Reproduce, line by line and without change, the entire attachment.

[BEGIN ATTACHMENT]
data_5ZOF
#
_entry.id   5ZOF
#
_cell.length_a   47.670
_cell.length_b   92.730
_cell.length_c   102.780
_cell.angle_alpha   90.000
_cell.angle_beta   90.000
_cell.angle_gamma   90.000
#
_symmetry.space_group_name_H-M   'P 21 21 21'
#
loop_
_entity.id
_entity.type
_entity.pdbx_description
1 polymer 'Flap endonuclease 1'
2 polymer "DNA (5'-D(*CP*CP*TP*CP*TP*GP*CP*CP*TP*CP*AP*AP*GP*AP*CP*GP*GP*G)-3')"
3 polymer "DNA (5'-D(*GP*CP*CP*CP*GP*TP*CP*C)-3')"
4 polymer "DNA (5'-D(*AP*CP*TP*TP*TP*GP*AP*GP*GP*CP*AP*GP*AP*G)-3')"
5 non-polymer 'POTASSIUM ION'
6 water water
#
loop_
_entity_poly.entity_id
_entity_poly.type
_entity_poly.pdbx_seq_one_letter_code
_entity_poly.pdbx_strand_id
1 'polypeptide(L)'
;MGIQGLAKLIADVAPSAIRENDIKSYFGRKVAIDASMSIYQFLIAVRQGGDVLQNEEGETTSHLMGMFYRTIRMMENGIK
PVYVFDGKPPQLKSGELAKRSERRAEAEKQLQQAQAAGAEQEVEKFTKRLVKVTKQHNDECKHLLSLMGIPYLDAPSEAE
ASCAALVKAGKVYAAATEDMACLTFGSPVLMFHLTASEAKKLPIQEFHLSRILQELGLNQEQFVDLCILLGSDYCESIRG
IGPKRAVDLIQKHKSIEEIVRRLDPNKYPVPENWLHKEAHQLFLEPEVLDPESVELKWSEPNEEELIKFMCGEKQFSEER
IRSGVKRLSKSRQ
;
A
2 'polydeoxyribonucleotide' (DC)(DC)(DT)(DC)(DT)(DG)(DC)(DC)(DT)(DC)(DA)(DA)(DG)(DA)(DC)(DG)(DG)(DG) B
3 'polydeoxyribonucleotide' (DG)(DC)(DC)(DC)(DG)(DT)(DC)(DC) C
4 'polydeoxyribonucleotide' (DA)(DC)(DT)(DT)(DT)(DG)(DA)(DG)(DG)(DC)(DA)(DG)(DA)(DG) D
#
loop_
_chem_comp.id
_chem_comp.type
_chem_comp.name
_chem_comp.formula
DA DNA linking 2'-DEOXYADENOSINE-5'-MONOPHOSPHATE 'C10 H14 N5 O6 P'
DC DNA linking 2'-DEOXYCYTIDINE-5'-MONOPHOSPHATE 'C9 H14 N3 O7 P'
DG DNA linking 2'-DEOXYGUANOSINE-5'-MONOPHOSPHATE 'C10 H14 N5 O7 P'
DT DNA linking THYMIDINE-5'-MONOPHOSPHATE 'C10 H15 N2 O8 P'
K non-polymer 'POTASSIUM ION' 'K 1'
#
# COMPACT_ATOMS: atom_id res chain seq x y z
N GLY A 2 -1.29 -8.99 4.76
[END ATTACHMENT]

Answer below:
data_5ZOF
#
_entry.id   5ZOF
#
_cell.length_a   47.670
_cell.length_b   92.730
_cell.length_c   102.780
_cell.angle_alpha   90.000
_cell.angle_beta   90.000
_cell.angle_gamma   90.000
#
_symmetry.space_group_name_H-M   'P 21 21 21'
#
loop_
_entity.id
_entity.type
_entity.pdbx_description
1 polymer 'Flap endonuclease 1'
2 polymer "DNA (5'-D(*CP*CP*TP*CP*TP*GP*CP*CP*TP*CP*AP*AP*GP*AP*CP*GP*GP*G)-3')"
3 polymer "DNA (5'-D(*GP*CP*CP*CP*GP*TP*CP*C)-3')"
4 polymer "DNA (5'-D(*AP*CP*TP*TP*TP*GP*AP*GP*GP*CP*AP*GP*AP*G)-3')"
5 non-polymer 'POTASSIUM ION'
6 water water
#
loop_
_entity_poly.entity_id
_entity_poly.type
_entity_poly.pdbx_seq_one_letter_code
_entity_poly.pdbx_strand_id
1 'polypeptide(L)'
;MGIQGLAKLIADVAPSAIRENDIKSYFGRKVAIDASMSIYQFLIAVRQGGDVLQNEEGETTSHLMGMFYRTIRMMENGIK
PVYVFDGKPPQLKSGELAKRSERRAEAEKQLQQAQAAGAEQEVEKFTKRLVKVTKQHNDECKHLLSLMGIPYLDAPSEAE
ASCAALVKAGKVYAAATEDMACLTFGSPVLMFHLTASEAKKLPIQEFHLSRILQELGLNQEQFVDLCILLGSDYCESIRG
IGPKRAVDLIQKHKSIEEIVRRLDPNKYPVPENWLHKEAHQLFLEPEVLDPESVELKWSEPNEEELIKFMCGEKQFSEER
IRSGVKRLSKSRQ
;
A
2 'polydeoxyribonucleotide' (DC)(DC)(DT)(DC)(DT)(DG)(DC)(DC)(DT)(DC)(DA)(DA)(DG)(DA)(DC)(DG)(DG)(DG) B
3 'polydeoxyribonucleotide' (DG)(DC)(DC)(DC)(DG)(DT)(DC)(DC) C
4 'polydeoxyribonucleotide' (DA)(DC)(DT)(DT)(DT)(DG)(DA)(DG)(DG)(DC)(DA)(DG)(DA)(DG) D
#
loop_
_chem_comp.id
_chem_comp.type
_chem_comp.name
_chem_comp.formula
DA DNA linking 2'-DEOXYADENOSINE-5'-MONOPHOSPHATE 'C10 H14 N5 O6 P'
DC DNA linking 2'-DEOXYCYTIDINE-5'-MONOPHOSPHATE 'C9 H14 N3 O7 P'
DG DNA linking 2'-DEOXYGUANOSINE-5'-MONOPHOSPHATE 'C10 H14 N5 O7 P'
DT DNA linking THYMIDINE-5'-MONOPHOSPHATE 'C10 H15 N2 O8 P'
K non-polymer 'POTASSIUM ION' 'K 1'
#
# COMPACT_ATOMS: atom_id res chain seq x y z
N GLY A 2 -1.29 -8.99 4.76